Pressure Systems Regulations (2000) specify exemptions for systems of less that 250 bar-litres (so a 0.1 litre crack bottle at 200 bar is only 20 bar-litres).
Link - not that I can find, although the BS5045 covers "from 0.5 litre".
Exempt - only that I've seen posted on this and previous forums.
Even if they're not exempt, as they never get given to a shop to fill, they never get checked for a test date, so I doubt they ever get tested.
The major difference between a thing that might go wrong and a thing that cannot possibly go wrong is that when a thing that cannot possibly go wrong goes wrong it usually turns out to be impossible to get at or repair.
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Part 1 Pressure systems excepted from all regulations
The most relevant is:
(7) Any plant or equipment required by regulation 6(3)(b) of the Diving at Work Regulations 1997 and used or intended to be used in the course of a diving project to which those Regulations apply.
So PSSR doesn't apply to diving equipment?
The diving contractor must...
b. ensure that suitable and sufficient plant is available whenever needed to carry out safely and without risk to health both the diving project and any action (including the giving of first-aid) which may be necessary in the event of a reasonably forseeable emergency connected with the diving project;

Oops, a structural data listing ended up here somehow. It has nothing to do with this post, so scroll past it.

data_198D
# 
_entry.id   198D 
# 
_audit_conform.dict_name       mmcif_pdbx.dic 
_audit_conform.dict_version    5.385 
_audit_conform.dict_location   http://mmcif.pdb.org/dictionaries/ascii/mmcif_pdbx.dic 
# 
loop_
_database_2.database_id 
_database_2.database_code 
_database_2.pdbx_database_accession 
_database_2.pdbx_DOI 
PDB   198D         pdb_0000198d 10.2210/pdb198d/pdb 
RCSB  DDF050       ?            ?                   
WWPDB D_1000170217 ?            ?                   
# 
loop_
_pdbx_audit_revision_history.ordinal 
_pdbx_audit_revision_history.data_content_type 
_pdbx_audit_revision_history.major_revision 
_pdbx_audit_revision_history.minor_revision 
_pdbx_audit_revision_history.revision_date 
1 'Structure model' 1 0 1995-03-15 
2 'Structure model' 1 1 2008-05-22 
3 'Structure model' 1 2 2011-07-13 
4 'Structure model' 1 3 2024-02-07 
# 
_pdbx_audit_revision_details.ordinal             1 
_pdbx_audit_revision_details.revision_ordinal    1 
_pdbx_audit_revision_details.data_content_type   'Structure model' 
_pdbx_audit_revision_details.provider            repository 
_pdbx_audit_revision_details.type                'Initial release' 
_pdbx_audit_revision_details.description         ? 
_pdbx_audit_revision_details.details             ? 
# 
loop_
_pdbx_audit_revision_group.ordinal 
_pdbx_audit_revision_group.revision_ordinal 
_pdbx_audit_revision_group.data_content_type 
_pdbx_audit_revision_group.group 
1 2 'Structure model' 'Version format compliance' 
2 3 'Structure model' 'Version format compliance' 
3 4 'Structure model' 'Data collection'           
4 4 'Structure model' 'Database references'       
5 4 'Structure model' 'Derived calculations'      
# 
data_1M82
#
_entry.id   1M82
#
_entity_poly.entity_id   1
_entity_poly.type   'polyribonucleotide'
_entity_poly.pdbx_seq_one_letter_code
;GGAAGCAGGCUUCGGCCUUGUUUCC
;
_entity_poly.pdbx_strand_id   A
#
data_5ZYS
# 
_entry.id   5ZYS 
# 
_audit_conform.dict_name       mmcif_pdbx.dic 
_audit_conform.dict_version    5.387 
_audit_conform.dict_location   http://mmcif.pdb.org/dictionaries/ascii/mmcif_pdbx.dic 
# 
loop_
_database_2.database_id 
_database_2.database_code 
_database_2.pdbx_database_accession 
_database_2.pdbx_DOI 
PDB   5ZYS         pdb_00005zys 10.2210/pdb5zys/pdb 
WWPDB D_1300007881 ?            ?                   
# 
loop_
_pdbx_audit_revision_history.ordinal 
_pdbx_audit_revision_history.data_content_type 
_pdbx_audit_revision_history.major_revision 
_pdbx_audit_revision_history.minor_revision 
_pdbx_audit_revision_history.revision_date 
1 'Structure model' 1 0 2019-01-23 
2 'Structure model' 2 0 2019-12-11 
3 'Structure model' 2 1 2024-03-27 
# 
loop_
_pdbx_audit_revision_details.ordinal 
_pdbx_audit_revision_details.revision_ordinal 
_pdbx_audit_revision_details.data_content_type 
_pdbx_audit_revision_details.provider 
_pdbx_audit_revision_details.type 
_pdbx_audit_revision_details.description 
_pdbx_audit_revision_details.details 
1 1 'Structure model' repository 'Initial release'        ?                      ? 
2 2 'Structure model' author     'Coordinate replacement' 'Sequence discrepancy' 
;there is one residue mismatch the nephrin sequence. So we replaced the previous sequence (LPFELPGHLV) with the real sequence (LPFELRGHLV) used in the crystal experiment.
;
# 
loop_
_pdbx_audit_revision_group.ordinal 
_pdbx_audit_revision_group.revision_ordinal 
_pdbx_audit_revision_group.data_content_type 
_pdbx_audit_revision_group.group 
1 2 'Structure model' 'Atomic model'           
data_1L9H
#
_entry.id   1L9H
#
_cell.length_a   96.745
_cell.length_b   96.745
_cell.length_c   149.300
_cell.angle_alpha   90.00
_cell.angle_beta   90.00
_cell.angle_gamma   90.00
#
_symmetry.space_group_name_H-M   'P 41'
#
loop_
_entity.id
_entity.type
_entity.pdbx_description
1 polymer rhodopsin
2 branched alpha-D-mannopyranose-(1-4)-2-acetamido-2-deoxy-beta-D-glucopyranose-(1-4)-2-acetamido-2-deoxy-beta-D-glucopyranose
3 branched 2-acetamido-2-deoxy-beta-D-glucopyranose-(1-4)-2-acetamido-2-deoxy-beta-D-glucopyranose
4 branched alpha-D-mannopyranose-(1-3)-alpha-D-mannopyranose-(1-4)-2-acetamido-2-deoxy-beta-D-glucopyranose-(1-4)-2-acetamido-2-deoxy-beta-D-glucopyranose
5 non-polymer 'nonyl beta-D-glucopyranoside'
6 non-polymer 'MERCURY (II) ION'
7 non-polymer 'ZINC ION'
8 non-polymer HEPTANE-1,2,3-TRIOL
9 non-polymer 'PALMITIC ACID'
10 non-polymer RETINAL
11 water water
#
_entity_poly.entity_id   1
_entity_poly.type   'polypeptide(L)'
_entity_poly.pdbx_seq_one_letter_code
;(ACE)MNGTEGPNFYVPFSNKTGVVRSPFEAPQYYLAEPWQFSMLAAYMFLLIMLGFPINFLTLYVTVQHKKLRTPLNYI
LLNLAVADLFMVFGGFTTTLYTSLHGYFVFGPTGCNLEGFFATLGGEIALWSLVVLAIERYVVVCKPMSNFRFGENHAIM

So IF its provided by the Diving Contractor AND used or intended to be used in connection with Diving Operations while "at work" that is covered by the ACOP which gets you the testing regime we know and love; shops should follow this as they are (obviously) at work
Other diving equipment is covered/exempt by PSSR so your personal crack bottle is fine unless you give it to a gas monkey who is "at work" to fill when the ACOP is applied. Same with cylinders - they need to be "inspected" under the PSSR but the testing regime only comes from the ACOP.